World powers offered Iran a new package of incentives at high-stakes nuclear talks in Baghdad, hoping to persuade Tehran to relinquish the most sensitive parts of its atomic programme.
'Mood music' good with new incentive package in Iran nuclear talks
World powers offered Iran a new package of incentives at high-stakes nuclear talks in Baghdad yesterday, hoping to persuade Tehran to relinquish the most sensitive parts of its atomic programme.
A deal would ease concerns that Iran is seeking a nuclear weapons capability and defuse the threat of possible war with Israel and the US.
A spokesman for Catherine Ashton, the European Union's foreign policy chief who is leading the talks for the six powers, said the proposals centred on Iran halting its attempts to enrich uranium to 20 per cent. This level of purification is within striking distance of producing bomb-grade material.
"We have a new offer on the table which addresses our main concerns about the Iranian nuclear programme. The 20 per cent enrichment question," said Michael Mann. The proposals would be "of interest" to Tehran, he added without elaborating.
He said the "mood music" between Ms Ashton and Iran's chief nuclear negotiator, Saeed Jalili "is certainly good and hopefully we can get a positive result".
An Iranian official was quoted yesterday as saying the P5+1 must "revise" proposals made in talks if negotiations are to go into another round. "The other side has to accept to revise its proposals," the official told Agence-France Presse on condition of anonymity at the talks. "The points of agreement are not yet sufficient for another round."
It was understood that the West's proposals did not meet Iran's main demand: the suspension of EU and United States sanctions targeting its vital oil and banking sectors that take effect at the end of next month. Instead, the six powers - the US, Britain, France, Russia, China and Germany (P5+1) - would forgo seeking further UN sanctions if Iran agrees to their proposals.
The West wants to maintain the pressure of its unilateral sanctions until Iran makes verifiably substantial concessions on its nuclear programme. Mr Mann said toughened sanctions, especially the EU ban on Iranian oil exports, had helped draw Iran into serious negotiations.
Even so, Iran is expected to stay at the table and negotiations appears set to run into an unscheduled second day today. Its supreme leader, Ayatollah Ali Khamenei, while viscerally mistrustful of the West, is committed to exploring whether a "win-win" solution can be achieved in what are likely to be long and laborious negotiations, analysts said.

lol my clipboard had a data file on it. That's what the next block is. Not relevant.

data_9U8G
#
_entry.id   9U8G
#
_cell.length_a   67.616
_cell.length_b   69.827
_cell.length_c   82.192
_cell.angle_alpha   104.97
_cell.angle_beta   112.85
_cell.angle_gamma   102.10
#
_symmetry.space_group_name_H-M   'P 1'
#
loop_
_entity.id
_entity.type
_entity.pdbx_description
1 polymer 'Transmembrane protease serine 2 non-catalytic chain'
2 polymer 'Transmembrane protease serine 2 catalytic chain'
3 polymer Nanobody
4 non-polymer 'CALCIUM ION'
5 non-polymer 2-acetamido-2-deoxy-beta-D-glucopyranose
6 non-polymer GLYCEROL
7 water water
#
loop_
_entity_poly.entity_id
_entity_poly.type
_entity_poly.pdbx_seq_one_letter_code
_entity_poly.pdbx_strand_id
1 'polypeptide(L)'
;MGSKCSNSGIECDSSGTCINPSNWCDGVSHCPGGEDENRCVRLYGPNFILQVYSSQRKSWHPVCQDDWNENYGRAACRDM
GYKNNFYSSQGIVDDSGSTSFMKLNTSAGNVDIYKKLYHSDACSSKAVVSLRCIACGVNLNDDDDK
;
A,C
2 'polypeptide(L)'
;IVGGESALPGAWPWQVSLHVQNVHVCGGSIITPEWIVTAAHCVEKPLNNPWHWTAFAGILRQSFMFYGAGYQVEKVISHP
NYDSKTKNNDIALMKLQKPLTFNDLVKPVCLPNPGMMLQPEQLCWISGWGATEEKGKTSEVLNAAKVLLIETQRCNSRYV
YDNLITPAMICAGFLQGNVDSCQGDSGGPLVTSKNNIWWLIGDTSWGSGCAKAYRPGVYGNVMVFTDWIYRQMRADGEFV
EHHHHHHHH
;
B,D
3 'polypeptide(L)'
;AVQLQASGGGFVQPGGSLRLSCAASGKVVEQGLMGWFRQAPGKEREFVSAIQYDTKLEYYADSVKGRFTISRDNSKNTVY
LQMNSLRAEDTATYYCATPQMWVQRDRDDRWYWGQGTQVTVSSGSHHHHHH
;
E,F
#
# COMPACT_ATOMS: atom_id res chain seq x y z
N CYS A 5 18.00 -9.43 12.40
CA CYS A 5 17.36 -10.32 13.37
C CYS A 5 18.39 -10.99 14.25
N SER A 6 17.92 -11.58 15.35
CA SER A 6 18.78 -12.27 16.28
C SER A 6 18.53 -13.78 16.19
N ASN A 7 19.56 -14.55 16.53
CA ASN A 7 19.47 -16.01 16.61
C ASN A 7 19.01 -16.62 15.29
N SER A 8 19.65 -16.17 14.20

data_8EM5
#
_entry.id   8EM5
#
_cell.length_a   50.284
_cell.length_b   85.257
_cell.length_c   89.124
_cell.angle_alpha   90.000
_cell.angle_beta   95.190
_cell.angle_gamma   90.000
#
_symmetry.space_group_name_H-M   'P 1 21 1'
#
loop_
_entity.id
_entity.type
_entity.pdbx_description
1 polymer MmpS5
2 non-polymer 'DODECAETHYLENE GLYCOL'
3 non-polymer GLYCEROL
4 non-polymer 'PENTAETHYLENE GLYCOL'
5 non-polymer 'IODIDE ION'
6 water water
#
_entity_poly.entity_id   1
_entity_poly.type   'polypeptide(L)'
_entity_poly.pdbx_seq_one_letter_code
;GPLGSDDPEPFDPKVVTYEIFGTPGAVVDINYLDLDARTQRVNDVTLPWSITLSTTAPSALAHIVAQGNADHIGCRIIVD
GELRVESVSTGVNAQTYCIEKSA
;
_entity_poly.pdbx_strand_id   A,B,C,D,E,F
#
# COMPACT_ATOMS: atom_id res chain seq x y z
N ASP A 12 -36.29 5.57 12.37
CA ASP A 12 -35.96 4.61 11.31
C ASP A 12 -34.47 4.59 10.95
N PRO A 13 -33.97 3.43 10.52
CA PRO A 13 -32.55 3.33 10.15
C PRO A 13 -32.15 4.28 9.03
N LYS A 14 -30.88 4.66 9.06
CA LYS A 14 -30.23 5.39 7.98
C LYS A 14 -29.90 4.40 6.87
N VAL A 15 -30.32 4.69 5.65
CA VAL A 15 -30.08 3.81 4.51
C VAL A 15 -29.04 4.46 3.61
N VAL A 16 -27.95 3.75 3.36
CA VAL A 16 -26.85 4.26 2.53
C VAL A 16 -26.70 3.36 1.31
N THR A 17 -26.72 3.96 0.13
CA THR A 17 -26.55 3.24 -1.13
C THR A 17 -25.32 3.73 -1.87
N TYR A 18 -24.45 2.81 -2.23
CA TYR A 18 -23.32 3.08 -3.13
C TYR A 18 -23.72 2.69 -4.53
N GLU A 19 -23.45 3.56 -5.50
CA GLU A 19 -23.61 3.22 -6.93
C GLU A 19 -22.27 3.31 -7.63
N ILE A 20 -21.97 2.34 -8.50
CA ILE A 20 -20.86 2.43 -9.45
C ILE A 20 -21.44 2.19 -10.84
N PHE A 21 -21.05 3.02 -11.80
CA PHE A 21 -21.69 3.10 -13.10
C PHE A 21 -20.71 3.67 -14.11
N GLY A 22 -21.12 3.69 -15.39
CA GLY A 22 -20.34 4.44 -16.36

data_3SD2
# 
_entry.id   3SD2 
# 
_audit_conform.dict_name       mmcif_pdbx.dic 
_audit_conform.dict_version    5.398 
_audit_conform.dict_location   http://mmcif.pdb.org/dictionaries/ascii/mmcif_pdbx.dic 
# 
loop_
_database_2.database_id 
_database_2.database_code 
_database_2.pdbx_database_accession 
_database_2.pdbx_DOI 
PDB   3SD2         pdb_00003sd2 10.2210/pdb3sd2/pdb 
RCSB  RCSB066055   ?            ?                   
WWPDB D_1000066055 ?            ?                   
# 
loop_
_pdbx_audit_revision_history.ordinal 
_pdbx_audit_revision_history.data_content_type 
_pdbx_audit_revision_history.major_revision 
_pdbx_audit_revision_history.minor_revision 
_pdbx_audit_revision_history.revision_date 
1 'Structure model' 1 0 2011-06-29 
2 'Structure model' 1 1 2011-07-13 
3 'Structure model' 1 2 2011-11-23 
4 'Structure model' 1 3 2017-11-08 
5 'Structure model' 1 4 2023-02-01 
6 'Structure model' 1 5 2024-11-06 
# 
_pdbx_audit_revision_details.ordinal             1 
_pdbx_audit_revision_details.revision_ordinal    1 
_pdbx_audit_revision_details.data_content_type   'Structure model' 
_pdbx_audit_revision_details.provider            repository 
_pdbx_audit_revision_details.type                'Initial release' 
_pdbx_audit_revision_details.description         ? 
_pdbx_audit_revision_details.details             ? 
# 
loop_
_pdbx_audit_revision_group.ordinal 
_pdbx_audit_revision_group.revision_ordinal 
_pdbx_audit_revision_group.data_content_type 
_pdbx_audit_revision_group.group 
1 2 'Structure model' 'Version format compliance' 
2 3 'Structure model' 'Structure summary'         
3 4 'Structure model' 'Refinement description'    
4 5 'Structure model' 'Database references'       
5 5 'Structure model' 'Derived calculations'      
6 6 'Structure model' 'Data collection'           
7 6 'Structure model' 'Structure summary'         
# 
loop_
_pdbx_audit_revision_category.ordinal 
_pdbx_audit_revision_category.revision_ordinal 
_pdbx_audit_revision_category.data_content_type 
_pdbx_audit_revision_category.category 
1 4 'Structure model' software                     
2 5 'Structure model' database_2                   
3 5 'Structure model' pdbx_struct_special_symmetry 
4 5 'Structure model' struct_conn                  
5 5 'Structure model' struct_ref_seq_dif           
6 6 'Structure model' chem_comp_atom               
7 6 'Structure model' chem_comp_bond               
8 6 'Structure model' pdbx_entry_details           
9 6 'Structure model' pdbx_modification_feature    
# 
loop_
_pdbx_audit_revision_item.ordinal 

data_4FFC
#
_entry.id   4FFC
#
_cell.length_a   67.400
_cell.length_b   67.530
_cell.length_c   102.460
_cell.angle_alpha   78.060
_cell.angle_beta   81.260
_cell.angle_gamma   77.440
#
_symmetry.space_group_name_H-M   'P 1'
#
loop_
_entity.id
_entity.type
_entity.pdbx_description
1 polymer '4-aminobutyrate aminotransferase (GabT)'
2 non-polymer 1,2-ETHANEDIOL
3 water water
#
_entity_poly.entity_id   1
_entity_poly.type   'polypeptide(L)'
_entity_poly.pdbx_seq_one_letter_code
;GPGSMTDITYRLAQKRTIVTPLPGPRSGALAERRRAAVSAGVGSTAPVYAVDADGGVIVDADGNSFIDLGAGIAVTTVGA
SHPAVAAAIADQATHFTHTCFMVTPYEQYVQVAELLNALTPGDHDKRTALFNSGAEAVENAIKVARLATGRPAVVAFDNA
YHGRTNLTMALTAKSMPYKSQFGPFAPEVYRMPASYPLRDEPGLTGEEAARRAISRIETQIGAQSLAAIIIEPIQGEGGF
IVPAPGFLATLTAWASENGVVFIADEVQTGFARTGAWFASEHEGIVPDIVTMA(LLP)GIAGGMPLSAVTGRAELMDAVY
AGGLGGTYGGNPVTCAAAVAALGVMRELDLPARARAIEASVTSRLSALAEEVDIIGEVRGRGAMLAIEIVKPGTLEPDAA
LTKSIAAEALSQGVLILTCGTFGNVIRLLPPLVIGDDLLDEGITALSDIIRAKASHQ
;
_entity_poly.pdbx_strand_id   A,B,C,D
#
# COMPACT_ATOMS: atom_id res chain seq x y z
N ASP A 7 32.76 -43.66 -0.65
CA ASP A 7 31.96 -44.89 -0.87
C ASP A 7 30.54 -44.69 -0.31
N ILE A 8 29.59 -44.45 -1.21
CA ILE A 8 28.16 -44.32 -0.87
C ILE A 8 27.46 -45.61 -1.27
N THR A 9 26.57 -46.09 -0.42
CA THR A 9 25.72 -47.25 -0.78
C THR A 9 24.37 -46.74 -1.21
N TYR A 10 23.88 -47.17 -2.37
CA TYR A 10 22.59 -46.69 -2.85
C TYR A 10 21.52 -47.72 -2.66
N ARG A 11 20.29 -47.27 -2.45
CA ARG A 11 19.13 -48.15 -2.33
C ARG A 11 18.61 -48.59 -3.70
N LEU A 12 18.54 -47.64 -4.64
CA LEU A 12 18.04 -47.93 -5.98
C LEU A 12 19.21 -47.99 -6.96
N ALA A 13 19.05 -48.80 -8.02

With the ayatollah's tacit encouragement, Iran's once-sceptical state media have talked up the prospects of a deal, while insisting sanctions must be eased. Friday prayer leaders are also supporting the talks, maintaining Iran now has the upper hand and it is the West that will have to compromise.
Iran's foreign minister, Ali Akbar Salehi, said yesterday: "The ideas fielded to us speak of the fact that the other side would like to make Baghdad a success. We hope that in a day or two we can bring good news."
Tehran on Tuesday agreed in principle to allow the United Nations nuclear watchdog to restart its long-stalled investigation into suspicions that it has secretly worked on developing nuclear arms, a charge Iran denies. That agreement was seen as an attempt by Iran to strengthen its hand in the broader negotiations with the P5+1.
Iran insisted on the Iraqi capital for yesterday's summit, viewing Baghdad as friendly turf for the Iranian team. Some 15,000 Iraqi troops and police guarded the venue inside the city's heavily fortified Green Zone.
Iran said it is only enriching uranium to 20 per cent to fuel a medical research reactor producing isotopes for cancer patients. It has signalled a willingness to compromise on this if the West supplies the fuel plates it requires and accepts Iran's enrichment of uranium to 3.5 per cent to fuel civil nuclear reactors. Formal acceptance of Iran's right to a domestic nuclear fuel cycle could be vital, providing Ayatollah Khamenei with a face-saving way out of the crisis. By jettisoning 20 per cent enrichment, Iran would ease the West's immediate fears without any direct pain to its popular nuclear programme.
Iran insists its uranium enrichment programme is for peaceful purposes, rejecting western accusations it is geared towards achieving a weapons capability. Mahmoud Ahmadinejad, the Iranian president, said yesterday that "the production and use of weapons of mass destruction is haram [forbidden] and have no place … in Iran's defence doctrine".
The P5+1 and Iran agreed in Istanbul last month to be guided by a "step-by-step approach and reciprocity". Tehran interpreted these buzzwords as meaning sanctions would be lifted for each concession it may make.
Equally crucial for Tehran, Ms Ashton said a "key basis" for the negotiations would be the Nuclear Non-Proliferation Treaty (NPT). The treaty requires member states to guarantee that their nuclear activities are peaceful in return for enshrining their right to civil atomic energy.
Israel, which has repeatedly threatened military strikes against Iran's nuclear facilities, is deeply mistrustful of the nuclear talks. "All options remain on the table," Israel's defence minister, Ehud Barak, warned yesterday.
Russia said yesterday that Iran appears ready to agree specific steps to end the nearly decade-old standoff over its nuclear programme, but warned any additional US sanctions would undermine a diplomatic settlement.
Mr Obama opposes any military strike on Iran's nuclear facilities until diplomacy has been exhausted or he is convinced that Tehran is trying to build nuclear weapons.